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Harper's Encyclopedia of United States History (ed. Benson Lossing) 2 0 Browse Search
Medford Historical Society Papers, Volume 26. 2 0 Browse Search
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Harper's Encyclopedia of United States History (ed. Benson Lossing), Blackfeet Indians, (search)
Blackfeet Indians, A confederacy of North American Indians, also called the Siksika. It is one of the most important tribes in the Northwest, and is composed of three divisions: the Blackfeet proper; the Kino. or Blood: and the Piegan. They occupy northern Montana and the adjacent part of Canada, a region extending from the Rocky Mountains to the Milk River at its junction with the Missouri, and from the Belly and Saskatchewan rivers in Canada to the Mussel Shell River in Montana. In 1900 they were believed to number about 7,000. There were 2.022 Bloods and Piegans at the Blackfeet agency in Montana, a number of Blackfeet Sioux at the Cheyenne River agency in South Dakota and the Standing Rock agency in North Dakota, and the Siksika and the remainder of the Bloods, or Kinos, were in Canada.
Medford Historical Society Papers, Volume 26., Old ships and ship-building days of Medford. (search)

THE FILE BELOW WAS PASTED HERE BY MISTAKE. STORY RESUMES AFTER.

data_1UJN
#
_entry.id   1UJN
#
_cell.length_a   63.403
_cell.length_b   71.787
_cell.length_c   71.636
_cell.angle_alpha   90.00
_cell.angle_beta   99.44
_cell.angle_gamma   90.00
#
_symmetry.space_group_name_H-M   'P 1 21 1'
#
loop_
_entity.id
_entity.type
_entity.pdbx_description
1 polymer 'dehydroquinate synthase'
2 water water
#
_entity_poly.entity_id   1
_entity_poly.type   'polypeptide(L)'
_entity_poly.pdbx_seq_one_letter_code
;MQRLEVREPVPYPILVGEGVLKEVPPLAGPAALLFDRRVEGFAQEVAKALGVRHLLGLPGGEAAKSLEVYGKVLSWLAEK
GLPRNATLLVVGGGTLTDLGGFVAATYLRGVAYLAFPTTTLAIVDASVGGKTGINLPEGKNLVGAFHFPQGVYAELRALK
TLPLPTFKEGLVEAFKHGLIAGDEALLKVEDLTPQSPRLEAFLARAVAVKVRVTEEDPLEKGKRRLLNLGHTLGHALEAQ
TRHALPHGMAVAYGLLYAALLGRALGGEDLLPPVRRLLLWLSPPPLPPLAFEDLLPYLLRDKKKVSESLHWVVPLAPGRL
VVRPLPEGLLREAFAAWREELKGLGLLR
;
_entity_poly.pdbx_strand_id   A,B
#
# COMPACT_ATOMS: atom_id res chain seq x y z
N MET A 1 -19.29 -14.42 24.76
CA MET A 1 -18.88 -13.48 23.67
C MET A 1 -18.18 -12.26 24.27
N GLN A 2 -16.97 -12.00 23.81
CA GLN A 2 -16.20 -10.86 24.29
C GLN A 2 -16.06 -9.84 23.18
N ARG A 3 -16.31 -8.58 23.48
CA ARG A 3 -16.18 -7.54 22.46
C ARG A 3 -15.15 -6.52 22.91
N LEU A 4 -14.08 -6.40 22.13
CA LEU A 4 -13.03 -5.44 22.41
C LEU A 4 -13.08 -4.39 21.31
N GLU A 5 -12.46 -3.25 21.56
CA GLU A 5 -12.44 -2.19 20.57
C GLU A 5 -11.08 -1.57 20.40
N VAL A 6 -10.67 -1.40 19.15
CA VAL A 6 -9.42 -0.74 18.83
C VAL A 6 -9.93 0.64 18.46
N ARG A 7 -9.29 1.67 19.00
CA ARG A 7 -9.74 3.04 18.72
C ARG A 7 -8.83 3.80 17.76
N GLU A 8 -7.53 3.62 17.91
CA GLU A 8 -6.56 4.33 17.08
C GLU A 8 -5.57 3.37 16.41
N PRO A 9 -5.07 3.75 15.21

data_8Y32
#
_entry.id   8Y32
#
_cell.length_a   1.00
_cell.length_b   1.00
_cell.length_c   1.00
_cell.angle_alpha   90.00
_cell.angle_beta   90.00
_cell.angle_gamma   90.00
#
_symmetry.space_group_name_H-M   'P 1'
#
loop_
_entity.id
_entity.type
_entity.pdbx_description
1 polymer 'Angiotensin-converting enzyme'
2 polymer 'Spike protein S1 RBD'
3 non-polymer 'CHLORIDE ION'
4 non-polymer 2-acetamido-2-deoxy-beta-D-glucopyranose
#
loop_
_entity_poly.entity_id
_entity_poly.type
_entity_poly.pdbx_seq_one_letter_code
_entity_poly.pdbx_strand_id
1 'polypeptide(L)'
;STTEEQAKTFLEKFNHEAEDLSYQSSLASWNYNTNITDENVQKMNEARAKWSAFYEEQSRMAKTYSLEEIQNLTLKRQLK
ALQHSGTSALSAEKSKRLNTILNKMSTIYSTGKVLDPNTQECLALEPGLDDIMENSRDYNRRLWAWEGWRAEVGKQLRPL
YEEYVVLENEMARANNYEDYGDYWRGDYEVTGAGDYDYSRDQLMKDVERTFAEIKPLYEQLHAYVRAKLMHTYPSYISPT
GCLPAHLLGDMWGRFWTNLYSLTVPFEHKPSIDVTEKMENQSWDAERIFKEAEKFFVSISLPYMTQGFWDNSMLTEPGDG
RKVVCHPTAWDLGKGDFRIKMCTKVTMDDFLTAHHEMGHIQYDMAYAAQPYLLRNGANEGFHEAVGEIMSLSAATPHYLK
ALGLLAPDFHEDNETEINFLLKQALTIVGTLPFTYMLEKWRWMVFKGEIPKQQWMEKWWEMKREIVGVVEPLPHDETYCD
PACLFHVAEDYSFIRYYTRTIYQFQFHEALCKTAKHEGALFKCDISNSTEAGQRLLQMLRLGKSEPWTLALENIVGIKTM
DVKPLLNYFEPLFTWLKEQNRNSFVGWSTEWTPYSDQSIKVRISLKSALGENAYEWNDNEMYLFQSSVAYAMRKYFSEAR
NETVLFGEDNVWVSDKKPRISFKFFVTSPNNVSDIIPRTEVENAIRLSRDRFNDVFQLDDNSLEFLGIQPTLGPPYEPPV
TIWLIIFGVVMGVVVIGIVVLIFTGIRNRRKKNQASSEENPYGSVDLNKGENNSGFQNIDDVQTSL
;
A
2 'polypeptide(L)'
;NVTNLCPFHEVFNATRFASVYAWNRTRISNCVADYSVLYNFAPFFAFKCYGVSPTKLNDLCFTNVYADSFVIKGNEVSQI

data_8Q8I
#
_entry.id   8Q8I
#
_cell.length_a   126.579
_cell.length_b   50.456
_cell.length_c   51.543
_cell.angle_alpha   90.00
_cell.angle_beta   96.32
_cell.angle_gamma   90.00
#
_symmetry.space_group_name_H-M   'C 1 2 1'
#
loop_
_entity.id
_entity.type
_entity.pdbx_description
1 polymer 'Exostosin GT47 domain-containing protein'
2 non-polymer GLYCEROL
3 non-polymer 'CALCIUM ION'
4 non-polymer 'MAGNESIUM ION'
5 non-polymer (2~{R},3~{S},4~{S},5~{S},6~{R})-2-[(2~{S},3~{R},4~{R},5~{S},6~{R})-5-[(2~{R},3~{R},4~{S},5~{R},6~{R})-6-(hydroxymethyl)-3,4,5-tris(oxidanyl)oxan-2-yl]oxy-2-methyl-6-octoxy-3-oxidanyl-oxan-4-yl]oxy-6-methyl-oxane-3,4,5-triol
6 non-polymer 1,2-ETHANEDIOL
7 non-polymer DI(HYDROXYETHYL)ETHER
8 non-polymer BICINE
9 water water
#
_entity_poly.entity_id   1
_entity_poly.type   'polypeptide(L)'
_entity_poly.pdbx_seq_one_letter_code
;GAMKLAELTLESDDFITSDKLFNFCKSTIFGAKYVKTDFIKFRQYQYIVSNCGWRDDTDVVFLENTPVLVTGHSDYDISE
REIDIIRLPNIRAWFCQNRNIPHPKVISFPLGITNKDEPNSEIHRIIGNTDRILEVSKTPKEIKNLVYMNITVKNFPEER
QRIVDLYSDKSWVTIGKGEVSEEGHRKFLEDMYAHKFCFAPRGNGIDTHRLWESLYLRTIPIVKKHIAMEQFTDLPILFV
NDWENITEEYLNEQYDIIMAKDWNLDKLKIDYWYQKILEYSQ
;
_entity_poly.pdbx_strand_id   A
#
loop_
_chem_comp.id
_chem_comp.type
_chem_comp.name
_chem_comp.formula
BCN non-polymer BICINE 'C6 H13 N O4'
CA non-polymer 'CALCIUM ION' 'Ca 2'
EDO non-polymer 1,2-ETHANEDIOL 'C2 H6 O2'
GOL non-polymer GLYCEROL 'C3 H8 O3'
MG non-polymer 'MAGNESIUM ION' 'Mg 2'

blishing a trading post, after several previous attempts had been defeated by Indian attacks. His company was called the Pacific Fur Co. He had built Fort Astoria, which the British war vessels so far had not seized. They had cut off most of the supplies for the post, however. They were now in a precarious position. Cruisers were watching them, ready to pounce upon them and the chances of escape of a richly laden caravan fleeing across the Rocky Mountains from the Walla Walla and Blackfeet Indians were nothing. Even if they escaped after being robbed, their lives were in jeopardy unless supplies could be got to them. Astor fitted out the brig Lark and sent her to their relief, but she was unfortunately wrecked on the Hawaiian Islands. Hunt, the chief agent, proceeded to Hawaii and authorized one of his assistants, McDougall, to conclude arrangements with the British N. W. Fur Co. as best he might. McDougall finally sold the Pacific Fur Co. to their British rivals for $80